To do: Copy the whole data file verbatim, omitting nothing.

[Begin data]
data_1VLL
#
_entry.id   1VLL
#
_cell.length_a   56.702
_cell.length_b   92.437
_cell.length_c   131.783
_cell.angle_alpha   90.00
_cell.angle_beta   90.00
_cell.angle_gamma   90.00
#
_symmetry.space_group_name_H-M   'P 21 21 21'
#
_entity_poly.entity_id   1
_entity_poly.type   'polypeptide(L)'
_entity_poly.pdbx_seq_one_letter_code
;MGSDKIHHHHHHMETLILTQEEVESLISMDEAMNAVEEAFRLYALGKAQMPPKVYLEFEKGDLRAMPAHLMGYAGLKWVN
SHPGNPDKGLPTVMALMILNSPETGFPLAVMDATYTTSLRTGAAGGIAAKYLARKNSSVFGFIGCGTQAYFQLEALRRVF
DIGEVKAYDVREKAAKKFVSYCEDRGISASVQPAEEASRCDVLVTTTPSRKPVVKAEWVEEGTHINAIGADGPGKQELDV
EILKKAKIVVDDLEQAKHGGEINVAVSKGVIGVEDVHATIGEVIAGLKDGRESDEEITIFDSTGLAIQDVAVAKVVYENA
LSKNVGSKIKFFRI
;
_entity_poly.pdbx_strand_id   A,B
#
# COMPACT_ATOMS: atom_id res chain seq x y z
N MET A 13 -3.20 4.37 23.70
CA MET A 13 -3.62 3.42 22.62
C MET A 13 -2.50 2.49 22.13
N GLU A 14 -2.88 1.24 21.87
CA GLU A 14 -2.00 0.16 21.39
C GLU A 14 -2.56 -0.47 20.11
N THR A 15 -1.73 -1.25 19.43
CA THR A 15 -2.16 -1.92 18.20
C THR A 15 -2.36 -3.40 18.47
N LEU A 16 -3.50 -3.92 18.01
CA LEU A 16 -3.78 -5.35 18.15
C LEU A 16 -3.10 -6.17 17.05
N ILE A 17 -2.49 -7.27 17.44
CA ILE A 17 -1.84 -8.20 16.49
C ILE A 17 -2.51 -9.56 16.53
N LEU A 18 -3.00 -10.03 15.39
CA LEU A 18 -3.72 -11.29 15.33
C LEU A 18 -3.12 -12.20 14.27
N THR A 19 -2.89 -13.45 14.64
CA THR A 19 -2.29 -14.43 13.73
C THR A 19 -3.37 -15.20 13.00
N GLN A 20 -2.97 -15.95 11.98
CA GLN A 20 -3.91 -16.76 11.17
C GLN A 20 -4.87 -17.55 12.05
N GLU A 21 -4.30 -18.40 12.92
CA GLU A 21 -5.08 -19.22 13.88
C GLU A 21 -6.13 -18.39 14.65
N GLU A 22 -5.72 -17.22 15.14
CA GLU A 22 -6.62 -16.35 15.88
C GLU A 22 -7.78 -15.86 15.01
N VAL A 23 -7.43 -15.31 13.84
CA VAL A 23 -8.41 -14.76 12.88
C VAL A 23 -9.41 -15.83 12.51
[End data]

data_1VLL
#
_entry.id   1VLL
#
_cell.length_a   56.702
_cell.length_b   92.437
_cell.length_c   131.783
_cell.angle_alpha   90.00
_cell.angle_beta   90.00
_cell.angle_gamma   90.00
#
_symmetry.space_group_name_H-M   'P 21 21 21'
#
_entity_poly.entity_id   1
_entity_poly.type   'polypeptide(L)'
_entity_poly.pdbx_seq_one_letter_code
;MGSDKIHHHHHHMETLILTQEEVESLISMDEAMNAVEEAFRLYALGKAQMPPKVYLEFEKGDLRAMPAHLMGYAGLKWVN
SHPGNPDKGLPTVMALMILNSPETGFPLAVMDATYTTSLRTGAAGGIAAKYLARKNSSVFGFIGCGTQAYFQLEALRRVF
DIGEVKAYDVREKAAKKFVSYCEDRGISASVQPAEEASRCDVLVTTTPSRKPVVKAEWVEEGTHINAIGADGPGKQELDV
EILKKAKIVVDDLEQAKHGGEINVAVSKGVIGVEDVHATIGEVIAGLKDGRESDEEITIFDSTGLAIQDVAVAKVVYENA
LSKNVGSKIKFFRI
;
_entity_poly.pdbx_strand_id   A,B
#
# COMPACT_ATOMS: atom_id res chain seq x y z
N MET A 13 -3.20 4.37 23.70
CA MET A 13 -3.62 3.42 22.62
C MET A 13 -2.50 2.49 22.13
N GLU A 14 -2.88 1.24 21.87
CA GLU A 14 -2.00 0.16 21.39
C GLU A 14 -2.56 -0.47 20.11
N THR A 15 -1.73 -1.25 19.43
CA THR A 15 -2.16 -1.92 18.20
C THR A 15 -2.36 -3.40 18.47
N LEU A 16 -3.50 -3.92 18.01
CA LEU A 16 -3.78 -5.35 18.15
C LEU A 16 -3.10 -6.17 17.05
N ILE A 17 -2.49 -7.27 17.44
CA ILE A 17 -1.84 -8.20 16.49
C ILE A 17 -2.51 -9.56 16.53
N LEU A 18 -3.00 -10.03 15.39
CA LEU A 18 -3.72 -11.29 15.33
C LEU A 18 -3.12 -12.20 14.27
N THR A 19 -2.89 -13.45 14.64
CA THR A 19 -2.29 -14.43 13.73
C THR A 19 -3.37 -15.20 13.00
N GLN A 20 -2.97 -15.95 11.98
CA GLN A 20 -3.91 -16.76 11.17
C GLN A 20 -4.87 -17.55 12.05
N GLU A 21 -4.30 -18.40 12.92
CA GLU A 21 -5.08 -19.22 13.88
C GLU A 21 -6.13 -18.39 14.65
N GLU A 22 -5.72 -17.22 15.14
CA GLU A 22 -6.62 -16.35 15.88
C GLU A 22 -7.78 -15.86 15.01
N VAL A 23 -7.43 -15.31 13.84
CA VAL A 23 -8.41 -14.76 12.88
C VAL A 23 -9.41 -15.83 12.51